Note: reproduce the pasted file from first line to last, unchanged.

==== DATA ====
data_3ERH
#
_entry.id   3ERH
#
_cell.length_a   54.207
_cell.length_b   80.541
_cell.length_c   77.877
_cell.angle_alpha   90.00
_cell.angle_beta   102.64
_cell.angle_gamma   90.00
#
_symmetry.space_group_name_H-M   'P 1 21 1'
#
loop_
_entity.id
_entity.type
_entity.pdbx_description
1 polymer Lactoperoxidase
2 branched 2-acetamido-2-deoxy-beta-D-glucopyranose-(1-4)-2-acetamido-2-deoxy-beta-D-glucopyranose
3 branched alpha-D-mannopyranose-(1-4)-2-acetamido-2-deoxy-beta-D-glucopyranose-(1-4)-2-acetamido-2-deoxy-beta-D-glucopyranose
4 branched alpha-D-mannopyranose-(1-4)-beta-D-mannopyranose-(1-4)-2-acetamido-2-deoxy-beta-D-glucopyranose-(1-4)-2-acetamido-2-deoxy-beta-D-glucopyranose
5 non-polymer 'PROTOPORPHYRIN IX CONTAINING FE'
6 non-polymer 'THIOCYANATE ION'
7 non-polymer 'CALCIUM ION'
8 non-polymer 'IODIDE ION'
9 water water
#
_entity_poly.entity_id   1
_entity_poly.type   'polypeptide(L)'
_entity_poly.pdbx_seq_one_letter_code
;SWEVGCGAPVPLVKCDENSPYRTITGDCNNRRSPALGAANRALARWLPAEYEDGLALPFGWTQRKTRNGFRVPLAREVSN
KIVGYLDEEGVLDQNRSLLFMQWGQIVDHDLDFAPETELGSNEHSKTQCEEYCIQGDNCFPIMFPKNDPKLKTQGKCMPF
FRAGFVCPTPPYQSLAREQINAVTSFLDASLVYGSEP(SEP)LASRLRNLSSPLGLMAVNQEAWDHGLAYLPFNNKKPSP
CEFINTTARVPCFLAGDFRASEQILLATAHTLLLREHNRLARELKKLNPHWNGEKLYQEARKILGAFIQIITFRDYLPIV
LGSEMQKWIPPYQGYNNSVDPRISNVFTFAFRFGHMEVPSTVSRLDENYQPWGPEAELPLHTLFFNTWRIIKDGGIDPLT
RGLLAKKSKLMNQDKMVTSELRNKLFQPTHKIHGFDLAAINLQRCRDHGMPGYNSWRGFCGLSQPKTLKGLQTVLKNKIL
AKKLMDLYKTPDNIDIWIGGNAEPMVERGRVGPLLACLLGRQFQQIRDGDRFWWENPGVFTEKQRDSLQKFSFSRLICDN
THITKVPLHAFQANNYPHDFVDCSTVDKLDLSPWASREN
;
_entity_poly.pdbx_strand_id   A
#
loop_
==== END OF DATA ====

data_3ERH
#
_entry.id   3ERH
#
_cell.length_a   54.207
_cell.length_b   80.541
_cell.length_c   77.877
_cell.angle_alpha   90.00
_cell.angle_beta   102.64
_cell.angle_gamma   90.00
#
_symmetry.space_group_name_H-M   'P 1 21 1'
#
loop_
_entity.id
_entity.type
_entity.pdbx_description
1 polymer Lactoperoxidase
2 branched 2-acetamido-2-deoxy-beta-D-glucopyranose-(1-4)-2-acetamido-2-deoxy-beta-D-glucopyranose
3 branched alpha-D-mannopyranose-(1-4)-2-acetamido-2-deoxy-beta-D-glucopyranose-(1-4)-2-acetamido-2-deoxy-beta-D-glucopyranose
4 branched alpha-D-mannopyranose-(1-4)-beta-D-mannopyranose-(1-4)-2-acetamido-2-deoxy-beta-D-glucopyranose-(1-4)-2-acetamido-2-deoxy-beta-D-glucopyranose
5 non-polymer 'PROTOPORPHYRIN IX CONTAINING FE'
6 non-polymer 'THIOCYANATE ION'
7 non-polymer 'CALCIUM ION'
8 non-polymer 'IODIDE ION'
9 water water
#
_entity_poly.entity_id   1
_entity_poly.type   'polypeptide(L)'
_entity_poly.pdbx_seq_one_letter_code
;SWEVGCGAPVPLVKCDENSPYRTITGDCNNRRSPALGAANRALARWLPAEYEDGLALPFGWTQRKTRNGFRVPLAREVSN
KIVGYLDEEGVLDQNRSLLFMQWGQIVDHDLDFAPETELGSNEHSKTQCEEYCIQGDNCFPIMFPKNDPKLKTQGKCMPF
FRAGFVCPTPPYQSLAREQINAVTSFLDASLVYGSEP(SEP)LASRLRNLSSPLGLMAVNQEAWDHGLAYLPFNNKKPSP
CEFINTTARVPCFLAGDFRASEQILLATAHTLLLREHNRLARELKKLNPHWNGEKLYQEARKILGAFIQIITFRDYLPIV
LGSEMQKWIPPYQGYNNSVDPRISNVFTFAFRFGHMEVPSTVSRLDENYQPWGPEAELPLHTLFFNTWRIIKDGGIDPLT
RGLLAKKSKLMNQDKMVTSELRNKLFQPTHKIHGFDLAAINLQRCRDHGMPGYNSWRGFCGLSQPKTLKGLQTVLKNKIL
AKKLMDLYKTPDNIDIWIGGNAEPMVERGRVGPLLACLLGRQFQQIRDGDRFWWENPGVFTEKQRDSLQKFSFSRLICDN
THITKVPLHAFQANNYPHDFVDCSTVDKLDLSPWASREN
;
_entity_poly.pdbx_strand_id   A
#
loop_